Carrot Miso Ginger Dressing Salad

carrot miso ginger dressing, carrot miso ginger salad dressing

This time of year it's so chilly and grey, which often makes cooked veggies more appealing than raw ones, but we still do crave refreshing, crisp salads!  To find a balance, making the right type of salad dressing can make all the difference.  We like to use ingredients that have some heat to them, like fresh ginger root.  Blended in a salad dressing, the ginger root brings warmth and a slight kick that you can really feel in the back of your throat (perfect if you have a tickle, sore throat or cold).  Plus, ginger warms up your digestive fire. 

This salad dressing is inspired by one that is found in the cookbook It's All Good, with some of our own modifications.  We absolutely love using miso that is made from chickpeas (chickpea miso), instead of soy based miso.  This still provides you with all the gut loving bacteria of fermented foods but is safe for anyone who can't eat soy.

We absolutely love the bright orange colour of this dressing, that alone is so uplifting and makes us feel warm!  We hope that you will love this Carrot Miso Ginger Dressing as much as we do. 

miso carrot ginger dressing, miso carrot ginger salad dressing

Carrot Miso Ginger Dressing


1 Tbsp ginger root
1/2 heaping cup carrot, diced
2 Tbsp rice vinegar
2 Tbsp chickpea miso
2 tsp raw honey
2 Tbsp toasted sesame oil
1/4 cup olive oil
3 Tbsp water
sea salt


Blend all the ingredients in a high speed blender until it's all creamy and smooth.  This will keep for up to 4 days in the fridge.

Ginger Turmeric Tea for Immunity

ginger turmeric tea with lemon

Perfect for scratchy throats, stuffy noses, and chest congestion, this tea has a spicy kick that you'll feel.  This is our spin on the classic ginger lemon tea that we always make when anyone is sick, with the addition of fresh turmeric root.  If you can't find fresh turmeric, then you can add in some ground turmeric instead. Ginger supports your immune system, lemon provides a great dose of vitamin C, and turmeric helps reduce inflammation (ginger helps with inflammation too).   The finishing touch on this tea is a spoonful of raw honey, which is also soothing for a sore throat.  If you can't eat honey, then you can substitute in some stevia instead.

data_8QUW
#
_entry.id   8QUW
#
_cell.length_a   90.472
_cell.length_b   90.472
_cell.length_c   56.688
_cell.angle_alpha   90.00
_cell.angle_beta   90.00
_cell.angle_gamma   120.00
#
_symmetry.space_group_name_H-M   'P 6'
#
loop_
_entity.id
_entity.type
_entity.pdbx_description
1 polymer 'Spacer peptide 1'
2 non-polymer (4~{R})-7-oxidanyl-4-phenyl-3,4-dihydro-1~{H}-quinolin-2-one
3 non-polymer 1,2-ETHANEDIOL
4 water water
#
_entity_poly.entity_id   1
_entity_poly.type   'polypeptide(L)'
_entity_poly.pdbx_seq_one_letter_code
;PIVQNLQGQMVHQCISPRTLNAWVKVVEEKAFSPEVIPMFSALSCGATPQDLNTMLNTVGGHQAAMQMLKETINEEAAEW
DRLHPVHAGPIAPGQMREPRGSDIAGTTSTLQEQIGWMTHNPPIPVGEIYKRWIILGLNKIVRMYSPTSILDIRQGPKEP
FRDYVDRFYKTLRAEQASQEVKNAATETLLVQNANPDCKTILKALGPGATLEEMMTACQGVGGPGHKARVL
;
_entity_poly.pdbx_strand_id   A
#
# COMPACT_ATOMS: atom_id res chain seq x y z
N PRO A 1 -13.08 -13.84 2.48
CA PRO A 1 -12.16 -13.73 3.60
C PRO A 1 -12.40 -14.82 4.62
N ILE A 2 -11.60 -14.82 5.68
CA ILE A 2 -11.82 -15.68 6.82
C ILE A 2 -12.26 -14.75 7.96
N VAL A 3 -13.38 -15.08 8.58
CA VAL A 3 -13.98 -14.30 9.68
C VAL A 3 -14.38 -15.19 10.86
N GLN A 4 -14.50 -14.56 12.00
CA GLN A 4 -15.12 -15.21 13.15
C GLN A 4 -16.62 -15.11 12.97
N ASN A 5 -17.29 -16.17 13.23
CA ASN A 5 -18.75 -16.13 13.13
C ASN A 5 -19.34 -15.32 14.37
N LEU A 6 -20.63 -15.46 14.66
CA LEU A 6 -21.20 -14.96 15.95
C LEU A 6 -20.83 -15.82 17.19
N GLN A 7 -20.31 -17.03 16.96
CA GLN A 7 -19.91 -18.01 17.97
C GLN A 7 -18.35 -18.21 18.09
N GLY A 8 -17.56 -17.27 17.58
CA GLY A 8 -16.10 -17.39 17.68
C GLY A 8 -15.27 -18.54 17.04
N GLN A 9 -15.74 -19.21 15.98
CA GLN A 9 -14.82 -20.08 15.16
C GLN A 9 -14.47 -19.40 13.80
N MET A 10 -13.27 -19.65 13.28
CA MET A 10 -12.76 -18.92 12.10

ginger root, turmeric root, fresh ginger, fresh turmeric

Ginger Turmeric Tea

large piece of ginger root (around 6 inches), sliced in thin pieces
small piece of turmeric root (around 2 inches), sliced in thin pieces
4 cups filtered water
1/2 of a lemon, juiced
raw honey, to taste


1. Slice the ginger root and turmeric root in thin pieces.  If they are organic, you can leave the skin on, just rinse it off well.

2. Place the sliced ginger and turmeric in a pot with 4 cups of water.  Bring to a boil and then reduce to a simmer.  Cover and simmer for 5 minutes.  You'll notice that the turmeric will turn the water a rich golden tinted colour.  If you don't have fresh turmeric root, you can add in 1/2 tsp of ground turmeric.

3. Turn off the heat and add the lemon juice.

4. Pour into a mug and add raw honey to taste (we normally add a big teaspooon).  Or, if you don't heat honey, you can add stevia instead.

ginger tea, turmeric tea, ginger turmeric tea

Pumpkin Buckwheat Mini Muffins

pumpkin muffins, gluten free, buckwheat

It's fall and that means pumpkin spice season! These little muffins have all the spices from pumpkin pie and are perfect for breakfast or as a snack.  Buckwheat is a gluten free grain that has an earthy taste that can be noticeable in some recipes, but pairing it with oat flour in these muffins helps to mellow out the strong flavour.  Pumpkin (and squash) is a wonderful seasonal vegetable to eat in the fall and winter because it's packed with vitamins and antioxidant strength.  

We recently learned that it's especially important to purchase organically grown squash (and pumpkin).   These veggies are particularly good at pulling contaminants and chemicals out of the soil they grow in (which means it's going right into the squash we eat as food).  So, stick to organic squash and pumpkin.

One more note for this recipe: You'll find that these muffins are not too sweet.  If you have a big sweet tooth, you could add an additional Tbsp of maple syrup to the recipe.


gluten free pumpkin muffins, buckwheat

Pumpkin Buckwheat Mini Muffins

1/2 cup oat flour (use certified gluten free oat flour if needed)
1/2 cup buckwheat flour
1 tsp baking powder
1 tsp cinnamon
3/4 tsp ginger
1/4 tsp cloves